Pressure Steamed Vegetables with Ume Plum Vinegar

When I was growing up on Maui I liked the food article in the Maui News by Bonnie Mandoe.  I remember clipping out and trying her recipes for potato pancakes and a delicious chicken stir fry with peppers, green olives and fresh Maui fruit.  She moved to the mainland when I was in high-school and published a really good vegetarian cookbook, which my mother got for me.  I no longer own it, but I still cook some of the recipes from it.  I think that it is called Vegetarian Nights.  This simple, healthful, cheap, alchemical recipe is from that book.

Pressure steamers make slow cooking things cook much faster.  I think that newer pressure cookers are less touchy than the kind I have.  I will write out this recipe assuming that everyone has a touchy old fashioned pressure cooker.  If yours is newer it will only be even easier!  Pressure cooking imparts a nice silky texture to foods that are usually very dense or chewy.  It is a good way to attack beans and winter greens.  Root vegetables steamed in a pressure cooker have the most wonderful soft, smooth, comforting texture.

This recipe is super adaptable.  I will write out my ideal combination of vegetables but feel free to throw in other tough winter greens, potatoes, onions, turnips, rutabegas, carrots, celeriac, yucca and giant mysterious root vegetables that you find at a Caribbean market.  Umeboshi vinegar is available in health food stores and Japanese markets.  It  has an unusual salty, fruity flavour. The combination of fresh avocado, olive oil and ume plum vinegar on top makes the whole thing seem rich, decadent…when it is in fact cheap and healthy!

  • 10 leaves of kale (I like the flat, black dinosaur kale the  best)
  • 2 yams or sweet potatoes
  • 1 large or several small beets
  • 2 parsnips
  • several watermelon radishes
  • fresh avocado
  • extra virgin olive oil
  • umeboshi plum vinegar
  • fresh black pepper
  1. Fill a pressure cooker with a few inches of water. Place a metal steamer or rack in the bottom.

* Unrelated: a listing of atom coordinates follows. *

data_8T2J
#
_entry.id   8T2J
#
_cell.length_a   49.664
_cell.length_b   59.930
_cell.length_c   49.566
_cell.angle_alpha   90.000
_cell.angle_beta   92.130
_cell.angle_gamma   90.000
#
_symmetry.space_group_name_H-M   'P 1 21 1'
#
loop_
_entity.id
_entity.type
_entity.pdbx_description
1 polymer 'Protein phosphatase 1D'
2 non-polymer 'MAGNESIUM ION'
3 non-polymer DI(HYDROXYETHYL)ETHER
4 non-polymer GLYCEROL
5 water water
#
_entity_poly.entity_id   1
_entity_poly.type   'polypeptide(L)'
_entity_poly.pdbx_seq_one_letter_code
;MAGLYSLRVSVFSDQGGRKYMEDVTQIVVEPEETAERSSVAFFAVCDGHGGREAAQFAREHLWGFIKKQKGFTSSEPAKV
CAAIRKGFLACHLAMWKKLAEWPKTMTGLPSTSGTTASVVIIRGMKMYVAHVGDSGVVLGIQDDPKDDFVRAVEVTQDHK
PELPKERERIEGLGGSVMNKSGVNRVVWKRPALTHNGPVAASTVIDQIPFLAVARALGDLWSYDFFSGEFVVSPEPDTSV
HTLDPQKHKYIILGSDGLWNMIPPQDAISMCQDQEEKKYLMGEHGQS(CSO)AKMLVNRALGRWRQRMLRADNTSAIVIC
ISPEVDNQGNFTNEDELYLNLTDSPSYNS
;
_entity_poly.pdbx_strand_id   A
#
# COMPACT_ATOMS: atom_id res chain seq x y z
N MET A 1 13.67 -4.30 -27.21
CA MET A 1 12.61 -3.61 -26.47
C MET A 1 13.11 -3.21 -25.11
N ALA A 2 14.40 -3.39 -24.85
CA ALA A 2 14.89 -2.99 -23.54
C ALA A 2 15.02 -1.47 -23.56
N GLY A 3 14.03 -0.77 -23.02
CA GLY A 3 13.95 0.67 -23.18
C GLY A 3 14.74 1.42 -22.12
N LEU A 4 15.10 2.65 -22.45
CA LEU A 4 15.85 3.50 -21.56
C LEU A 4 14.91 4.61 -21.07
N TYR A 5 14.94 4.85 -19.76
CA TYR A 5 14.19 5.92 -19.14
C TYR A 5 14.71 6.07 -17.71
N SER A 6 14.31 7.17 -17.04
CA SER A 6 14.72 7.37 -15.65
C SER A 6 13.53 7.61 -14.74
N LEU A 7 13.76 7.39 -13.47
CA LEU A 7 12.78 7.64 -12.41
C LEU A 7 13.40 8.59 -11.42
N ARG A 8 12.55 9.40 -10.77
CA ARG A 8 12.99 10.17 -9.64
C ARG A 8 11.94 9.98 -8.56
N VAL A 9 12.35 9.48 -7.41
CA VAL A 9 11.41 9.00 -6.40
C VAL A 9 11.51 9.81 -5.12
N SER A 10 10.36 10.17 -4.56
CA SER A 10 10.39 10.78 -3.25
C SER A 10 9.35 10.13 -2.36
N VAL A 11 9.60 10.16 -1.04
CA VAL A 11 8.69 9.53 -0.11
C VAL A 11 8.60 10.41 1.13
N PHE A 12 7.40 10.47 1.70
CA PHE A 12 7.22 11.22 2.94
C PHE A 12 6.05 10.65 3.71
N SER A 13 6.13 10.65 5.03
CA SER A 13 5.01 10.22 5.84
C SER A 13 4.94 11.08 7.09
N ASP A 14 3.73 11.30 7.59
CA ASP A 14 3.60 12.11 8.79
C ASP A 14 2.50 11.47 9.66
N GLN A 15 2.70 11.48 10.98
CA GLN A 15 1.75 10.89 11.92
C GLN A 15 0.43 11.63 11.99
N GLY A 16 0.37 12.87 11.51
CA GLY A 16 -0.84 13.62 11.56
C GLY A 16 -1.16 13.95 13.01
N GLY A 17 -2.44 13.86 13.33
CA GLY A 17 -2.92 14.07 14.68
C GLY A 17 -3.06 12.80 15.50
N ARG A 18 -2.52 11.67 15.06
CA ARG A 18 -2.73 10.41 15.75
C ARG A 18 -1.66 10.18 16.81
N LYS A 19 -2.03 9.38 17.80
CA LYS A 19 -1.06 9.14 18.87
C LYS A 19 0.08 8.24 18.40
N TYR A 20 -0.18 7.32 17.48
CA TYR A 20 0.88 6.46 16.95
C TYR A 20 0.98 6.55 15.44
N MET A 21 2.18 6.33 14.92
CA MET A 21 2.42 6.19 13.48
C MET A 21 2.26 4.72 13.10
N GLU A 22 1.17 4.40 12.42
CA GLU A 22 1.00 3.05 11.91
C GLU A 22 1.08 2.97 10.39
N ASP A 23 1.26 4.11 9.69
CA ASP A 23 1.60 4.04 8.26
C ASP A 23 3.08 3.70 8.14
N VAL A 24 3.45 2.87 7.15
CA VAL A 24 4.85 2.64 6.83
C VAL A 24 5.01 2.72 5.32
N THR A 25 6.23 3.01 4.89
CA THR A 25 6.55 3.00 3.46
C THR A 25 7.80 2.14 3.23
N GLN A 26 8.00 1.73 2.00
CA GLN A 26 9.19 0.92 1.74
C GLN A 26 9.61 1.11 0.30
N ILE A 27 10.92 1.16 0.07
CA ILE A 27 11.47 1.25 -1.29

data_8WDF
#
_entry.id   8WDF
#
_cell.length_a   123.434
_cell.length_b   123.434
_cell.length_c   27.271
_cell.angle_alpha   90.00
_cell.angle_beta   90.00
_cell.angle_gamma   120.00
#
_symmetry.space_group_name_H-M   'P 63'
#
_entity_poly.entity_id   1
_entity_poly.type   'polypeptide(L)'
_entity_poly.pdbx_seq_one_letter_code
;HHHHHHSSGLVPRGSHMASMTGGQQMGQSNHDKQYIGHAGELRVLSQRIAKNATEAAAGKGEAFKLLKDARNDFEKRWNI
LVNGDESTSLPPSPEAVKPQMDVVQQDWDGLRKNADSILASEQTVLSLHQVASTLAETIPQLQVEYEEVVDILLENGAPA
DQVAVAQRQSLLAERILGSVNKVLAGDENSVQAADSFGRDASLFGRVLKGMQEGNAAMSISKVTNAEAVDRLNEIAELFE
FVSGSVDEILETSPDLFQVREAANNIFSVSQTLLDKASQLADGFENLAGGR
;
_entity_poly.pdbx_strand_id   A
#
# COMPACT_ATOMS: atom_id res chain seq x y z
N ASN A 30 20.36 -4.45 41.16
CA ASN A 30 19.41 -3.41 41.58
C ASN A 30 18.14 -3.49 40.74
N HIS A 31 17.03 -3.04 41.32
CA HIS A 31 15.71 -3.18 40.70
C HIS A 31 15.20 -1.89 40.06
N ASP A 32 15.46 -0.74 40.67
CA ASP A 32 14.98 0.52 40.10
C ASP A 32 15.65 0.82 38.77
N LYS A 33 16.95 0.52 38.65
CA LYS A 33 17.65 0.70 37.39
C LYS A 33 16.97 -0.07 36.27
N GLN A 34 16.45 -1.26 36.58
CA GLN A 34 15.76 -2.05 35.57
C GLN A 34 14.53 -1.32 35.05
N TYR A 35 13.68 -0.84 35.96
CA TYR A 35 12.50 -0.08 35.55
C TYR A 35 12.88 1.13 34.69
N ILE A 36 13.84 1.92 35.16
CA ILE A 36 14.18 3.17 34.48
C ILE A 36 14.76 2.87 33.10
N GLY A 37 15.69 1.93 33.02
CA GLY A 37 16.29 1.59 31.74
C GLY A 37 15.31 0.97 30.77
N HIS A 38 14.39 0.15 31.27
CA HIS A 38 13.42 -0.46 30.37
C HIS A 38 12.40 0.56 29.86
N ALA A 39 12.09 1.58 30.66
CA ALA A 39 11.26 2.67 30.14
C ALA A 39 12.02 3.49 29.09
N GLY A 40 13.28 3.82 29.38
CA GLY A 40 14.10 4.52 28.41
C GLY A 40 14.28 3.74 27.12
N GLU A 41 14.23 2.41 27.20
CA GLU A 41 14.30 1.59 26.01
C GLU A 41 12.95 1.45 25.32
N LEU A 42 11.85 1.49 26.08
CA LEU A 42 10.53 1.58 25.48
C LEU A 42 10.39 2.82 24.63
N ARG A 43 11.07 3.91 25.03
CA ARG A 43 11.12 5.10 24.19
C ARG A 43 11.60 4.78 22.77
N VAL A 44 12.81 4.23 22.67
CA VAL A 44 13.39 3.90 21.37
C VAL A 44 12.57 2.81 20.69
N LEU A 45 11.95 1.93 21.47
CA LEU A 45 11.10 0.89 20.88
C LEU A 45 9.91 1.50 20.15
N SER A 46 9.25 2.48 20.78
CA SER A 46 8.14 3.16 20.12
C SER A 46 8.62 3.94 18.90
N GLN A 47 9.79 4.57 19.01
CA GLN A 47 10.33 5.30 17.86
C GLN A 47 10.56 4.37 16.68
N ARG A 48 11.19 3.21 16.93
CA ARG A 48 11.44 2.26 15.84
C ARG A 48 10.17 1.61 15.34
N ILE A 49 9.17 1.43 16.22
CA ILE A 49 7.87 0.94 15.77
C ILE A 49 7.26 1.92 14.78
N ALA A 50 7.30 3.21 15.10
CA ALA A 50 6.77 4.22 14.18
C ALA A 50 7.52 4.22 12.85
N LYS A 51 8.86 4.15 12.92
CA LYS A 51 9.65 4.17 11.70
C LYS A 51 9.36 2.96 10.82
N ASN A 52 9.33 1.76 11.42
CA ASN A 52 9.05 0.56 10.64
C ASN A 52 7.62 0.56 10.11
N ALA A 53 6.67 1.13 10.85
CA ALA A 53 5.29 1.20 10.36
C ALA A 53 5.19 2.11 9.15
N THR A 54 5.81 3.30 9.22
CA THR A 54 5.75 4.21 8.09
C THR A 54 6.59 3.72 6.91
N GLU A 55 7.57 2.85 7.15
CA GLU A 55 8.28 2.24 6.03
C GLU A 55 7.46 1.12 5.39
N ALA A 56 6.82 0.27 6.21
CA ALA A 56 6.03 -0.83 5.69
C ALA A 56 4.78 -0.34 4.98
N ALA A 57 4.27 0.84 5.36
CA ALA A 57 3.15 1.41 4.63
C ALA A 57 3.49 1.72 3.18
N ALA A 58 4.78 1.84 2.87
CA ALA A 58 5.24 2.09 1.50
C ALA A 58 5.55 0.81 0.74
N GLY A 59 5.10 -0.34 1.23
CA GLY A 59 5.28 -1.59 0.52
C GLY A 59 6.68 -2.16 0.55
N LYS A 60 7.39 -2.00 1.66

2. Wash and  trim the kale and place in the bottom of the steamer.
  3. Peel the root vegetables and cut them into large chunks.  Place them on top of the kale in the steamer.
  4. Tighten the lid onto the steamer and place the weight on top.
  5. Put the steamer over high heat.
  6. After a several minutes the pressure steamer will begin making awful, loud noises.  Let it make loud noises for seven minutes and then turn the heat off.  DO NOT OPEN IT!
  7. Allow the noises to quiet down and then carefully lift up one side of the weight with a fork to allow some pressure to escape.  When you do this, a hot blast of steam will come out, so lift the weight in a way that will aim the steam away from you!  It takes few minutes of lifting the weight to let all of the pressure out.
  8. Once all of the pressure has been releases it is safe to undo the lid.
  9. Divide the vegetables onto serving plates.  Scoop out half of a ripe avocado onto the top each serving.  Dress each serving with a splash of olive oil, a splash of ume vinegar and fresh black pepper.

5 Comments Add yours

  1. Nate says:

    Pressure cooking is as much fun as your allowed to have in the kitchen.

  2. Glenda says:

    Wow! Are you still using Ema’s old pressure cooker pot?!!
    I love this recipe! I’m glad you still make it. Winter comfort food.

  3. Katherine says:

    I almost hate to ask this, but do you think this would work in a crock pot? That’s what I have…seems like the antithesis of a pressure cooker! This recipe sounds like it is done in about 5 minutes!

  4. I do think that it would work in a crock pot. It would just take a long time with no attention, instead of a very short amount of time with a lot of attention. I think that you would make good use of a pressure cooker though. It makes food cook really quickly.

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